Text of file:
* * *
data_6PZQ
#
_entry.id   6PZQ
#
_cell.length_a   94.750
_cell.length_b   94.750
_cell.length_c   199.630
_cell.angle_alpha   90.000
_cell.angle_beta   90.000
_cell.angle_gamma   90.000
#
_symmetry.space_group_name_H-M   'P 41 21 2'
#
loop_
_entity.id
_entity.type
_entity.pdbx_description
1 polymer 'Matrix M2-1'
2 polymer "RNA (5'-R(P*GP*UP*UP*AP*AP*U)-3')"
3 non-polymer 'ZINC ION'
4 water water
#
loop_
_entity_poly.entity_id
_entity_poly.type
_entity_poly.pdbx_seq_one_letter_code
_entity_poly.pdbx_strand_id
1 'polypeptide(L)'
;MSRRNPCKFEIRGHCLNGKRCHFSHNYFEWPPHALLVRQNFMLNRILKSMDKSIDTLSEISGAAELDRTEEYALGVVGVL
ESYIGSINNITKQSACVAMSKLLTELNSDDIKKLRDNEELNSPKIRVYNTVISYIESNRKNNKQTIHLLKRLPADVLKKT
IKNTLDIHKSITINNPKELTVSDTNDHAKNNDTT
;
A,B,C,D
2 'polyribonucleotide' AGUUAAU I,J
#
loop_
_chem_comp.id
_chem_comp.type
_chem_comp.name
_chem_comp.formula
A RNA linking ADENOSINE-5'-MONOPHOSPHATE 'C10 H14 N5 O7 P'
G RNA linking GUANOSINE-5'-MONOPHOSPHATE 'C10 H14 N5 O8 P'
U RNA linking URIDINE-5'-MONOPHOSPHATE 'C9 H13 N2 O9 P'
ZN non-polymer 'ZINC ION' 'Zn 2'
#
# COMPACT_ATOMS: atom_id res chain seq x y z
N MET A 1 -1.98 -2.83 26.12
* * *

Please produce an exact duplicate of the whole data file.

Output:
data_6PZQ
#
_entry.id   6PZQ
#
_cell.length_a   94.750
_cell.length_b   94.750
_cell.length_c   199.630
_cell.angle_alpha   90.000
_cell.angle_beta   90.000
_cell.angle_gamma   90.000
#
_symmetry.space_group_name_H-M   'P 41 21 2'
#
loop_
_entity.id
_entity.type
_entity.pdbx_description
1 polymer 'Matrix M2-1'
2 polymer "RNA (5'-R(P*GP*UP*UP*AP*AP*U)-3')"
3 non-polymer 'ZINC ION'
4 water water
#
loop_
_entity_poly.entity_id
_entity_poly.type
_entity_poly.pdbx_seq_one_letter_code
_entity_poly.pdbx_strand_id
1 'polypeptide(L)'
;MSRRNPCKFEIRGHCLNGKRCHFSHNYFEWPPHALLVRQNFMLNRILKSMDKSIDTLSEISGAAELDRTEEYALGVVGVL
ESYIGSINNITKQSACVAMSKLLTELNSDDIKKLRDNEELNSPKIRVYNTVISYIESNRKNNKQTIHLLKRLPADVLKKT
IKNTLDIHKSITINNPKELTVSDTNDHAKNNDTT
;
A,B,C,D
2 'polyribonucleotide' AGUUAAU I,J
#
loop_
_chem_comp.id
_chem_comp.type
_chem_comp.name
_chem_comp.formula
A RNA linking ADENOSINE-5'-MONOPHOSPHATE 'C10 H14 N5 O7 P'
G RNA linking GUANOSINE-5'-MONOPHOSPHATE 'C10 H14 N5 O8 P'
U RNA linking URIDINE-5'-MONOPHOSPHATE 'C9 H13 N2 O9 P'
ZN non-polymer 'ZINC ION' 'Zn 2'
#
# COMPACT_ATOMS: atom_id res chain seq x y z
N MET A 1 -1.98 -2.83 26.12